“Despite previous warnings, pro-regime forces entered the agreed-upon de-confliction zone with a tank, artillery, anti-aircraft weapons, armed technical vehicles and more than 60 soldiers posing a threat to Coalition and partner forces based at the At Tanf Garrison,” the U.S.-led coalition said in a statement.
The statement said the U.S.-led coalition communicated with the advancing forces through an existing hotline set up to ensure that Russian and U.S. aircraft can operate safely in Syrian airspace. Despite the warnings, the Syrian forces continued to advance, prompting the U.S.-led coalition to destroy two artillery pieces and an anti-aircraft weapon, according to the statement. A tank was also damaged.
It is unclear how many troops were killed or wounded in the bombing run and what legal rationale might cover the U.S.-led forces continued strikes on Syrian government forces operating within their borders.
On May 18, U.S. forces struck a convoy of pro-Syrian-government forces that were driving in the direction of the U.S.-base at Tanf. After warnings, both through the hotline and overhead passes, U.S. aircraft struck a number of their vehicles. That convoy, roughly 18 miles from the U.S. outpost, came to halt. In response, the U.S.-led coalition added additional “combat power” to help defend the Tanf base and dropped more than 90,000 leaflets telling the Syrian forces to leave.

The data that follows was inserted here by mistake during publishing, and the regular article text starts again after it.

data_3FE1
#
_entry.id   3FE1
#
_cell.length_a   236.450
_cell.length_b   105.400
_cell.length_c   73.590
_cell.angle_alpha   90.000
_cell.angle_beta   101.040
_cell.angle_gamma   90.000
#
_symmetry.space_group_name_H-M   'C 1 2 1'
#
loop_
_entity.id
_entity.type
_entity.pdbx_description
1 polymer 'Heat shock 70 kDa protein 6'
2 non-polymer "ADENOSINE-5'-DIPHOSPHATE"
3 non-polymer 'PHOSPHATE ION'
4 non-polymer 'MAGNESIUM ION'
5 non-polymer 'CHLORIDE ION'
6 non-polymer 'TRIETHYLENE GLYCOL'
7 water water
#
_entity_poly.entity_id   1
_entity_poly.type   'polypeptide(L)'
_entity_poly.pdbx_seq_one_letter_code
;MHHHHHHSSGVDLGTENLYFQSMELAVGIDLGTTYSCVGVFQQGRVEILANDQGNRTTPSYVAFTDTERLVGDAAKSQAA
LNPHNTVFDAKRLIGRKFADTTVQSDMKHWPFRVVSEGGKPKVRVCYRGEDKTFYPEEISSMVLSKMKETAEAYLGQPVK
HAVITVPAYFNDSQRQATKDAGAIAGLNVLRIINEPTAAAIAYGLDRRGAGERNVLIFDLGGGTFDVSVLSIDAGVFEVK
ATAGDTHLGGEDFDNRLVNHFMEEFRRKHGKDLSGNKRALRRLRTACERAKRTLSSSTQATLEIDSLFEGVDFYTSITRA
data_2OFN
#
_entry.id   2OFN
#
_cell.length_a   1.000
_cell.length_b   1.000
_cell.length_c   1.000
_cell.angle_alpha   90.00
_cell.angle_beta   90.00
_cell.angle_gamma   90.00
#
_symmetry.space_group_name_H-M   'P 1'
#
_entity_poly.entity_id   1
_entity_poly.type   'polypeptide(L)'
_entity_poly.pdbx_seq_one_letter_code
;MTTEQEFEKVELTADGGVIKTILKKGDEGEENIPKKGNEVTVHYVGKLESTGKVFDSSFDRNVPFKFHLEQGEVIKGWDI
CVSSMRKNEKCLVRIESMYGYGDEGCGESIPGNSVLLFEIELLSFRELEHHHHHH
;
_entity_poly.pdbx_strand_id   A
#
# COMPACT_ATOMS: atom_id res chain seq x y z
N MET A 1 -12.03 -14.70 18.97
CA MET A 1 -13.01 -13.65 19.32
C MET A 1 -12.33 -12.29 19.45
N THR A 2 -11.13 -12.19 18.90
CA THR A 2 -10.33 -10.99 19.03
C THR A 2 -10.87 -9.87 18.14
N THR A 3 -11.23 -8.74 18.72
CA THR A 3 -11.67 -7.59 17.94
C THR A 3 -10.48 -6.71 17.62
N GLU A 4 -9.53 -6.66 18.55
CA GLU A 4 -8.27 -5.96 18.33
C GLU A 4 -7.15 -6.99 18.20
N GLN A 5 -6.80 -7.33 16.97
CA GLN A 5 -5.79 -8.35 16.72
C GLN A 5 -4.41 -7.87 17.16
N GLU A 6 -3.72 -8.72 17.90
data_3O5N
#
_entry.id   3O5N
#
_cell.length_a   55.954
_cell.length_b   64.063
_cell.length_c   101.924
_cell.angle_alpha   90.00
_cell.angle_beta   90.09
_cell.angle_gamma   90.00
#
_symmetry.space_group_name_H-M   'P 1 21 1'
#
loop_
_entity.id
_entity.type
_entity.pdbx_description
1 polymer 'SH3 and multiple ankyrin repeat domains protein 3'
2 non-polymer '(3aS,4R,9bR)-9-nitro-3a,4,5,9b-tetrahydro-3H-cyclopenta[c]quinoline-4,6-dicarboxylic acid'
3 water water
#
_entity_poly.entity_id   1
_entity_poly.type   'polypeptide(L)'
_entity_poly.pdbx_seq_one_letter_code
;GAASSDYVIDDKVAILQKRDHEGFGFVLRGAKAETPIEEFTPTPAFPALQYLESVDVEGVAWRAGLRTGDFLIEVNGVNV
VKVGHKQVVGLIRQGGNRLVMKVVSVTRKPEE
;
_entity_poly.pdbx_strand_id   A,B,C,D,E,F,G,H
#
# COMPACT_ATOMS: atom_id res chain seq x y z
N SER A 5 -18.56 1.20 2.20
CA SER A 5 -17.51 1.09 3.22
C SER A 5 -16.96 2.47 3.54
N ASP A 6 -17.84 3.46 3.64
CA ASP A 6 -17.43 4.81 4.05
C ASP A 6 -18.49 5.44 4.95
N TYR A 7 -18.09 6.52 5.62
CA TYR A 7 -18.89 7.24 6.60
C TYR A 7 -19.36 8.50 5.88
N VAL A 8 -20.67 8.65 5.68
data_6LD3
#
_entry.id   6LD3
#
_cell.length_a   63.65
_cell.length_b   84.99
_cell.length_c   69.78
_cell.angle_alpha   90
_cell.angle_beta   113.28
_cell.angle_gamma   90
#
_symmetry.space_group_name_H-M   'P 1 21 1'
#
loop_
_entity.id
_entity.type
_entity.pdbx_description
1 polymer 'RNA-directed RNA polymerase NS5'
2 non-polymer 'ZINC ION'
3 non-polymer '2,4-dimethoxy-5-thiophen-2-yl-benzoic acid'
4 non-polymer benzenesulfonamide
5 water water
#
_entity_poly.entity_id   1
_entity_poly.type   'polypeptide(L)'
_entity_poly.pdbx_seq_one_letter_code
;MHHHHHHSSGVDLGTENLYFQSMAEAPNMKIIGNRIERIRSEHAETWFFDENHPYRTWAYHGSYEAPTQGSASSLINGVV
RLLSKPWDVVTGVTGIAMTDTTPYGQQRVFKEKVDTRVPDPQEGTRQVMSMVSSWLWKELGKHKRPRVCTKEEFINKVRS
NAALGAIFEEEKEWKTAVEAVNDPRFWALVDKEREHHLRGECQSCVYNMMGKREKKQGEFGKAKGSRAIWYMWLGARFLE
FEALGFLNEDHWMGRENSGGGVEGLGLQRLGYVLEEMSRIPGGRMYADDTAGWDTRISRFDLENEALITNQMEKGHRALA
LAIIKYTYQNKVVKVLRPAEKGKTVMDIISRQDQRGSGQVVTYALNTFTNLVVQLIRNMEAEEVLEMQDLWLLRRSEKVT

“We are not increasing our role in the Syrian civil war, but we will defend our troops,” Defense Secretary Jim Mattis told reporters after the May strike. “And that is a coalition element made up of more than just U.S. troops, and so we will defend ourselves [if] people take aggressive steps against us.”
The Tanf outpost, located near the Syrian, Iraq and Jordanian border, has become a flashpoint in the six-year-old Syrian conflict in recent weeks. Iranian-backed Shiite militias loyal to Assad, along with Syrian government forces, are making a concerted push to recapture territory from the Islamic State in the area in a likely attempt to secure the border and the desert highway that runs into Iraq.
Meanwhile, the U.S.-led coalition and a contingent of U.S. and British Special Operations troops have been training a detachment of Syrian fighters there to ultimately lead an offensive into the Euphrates River valley.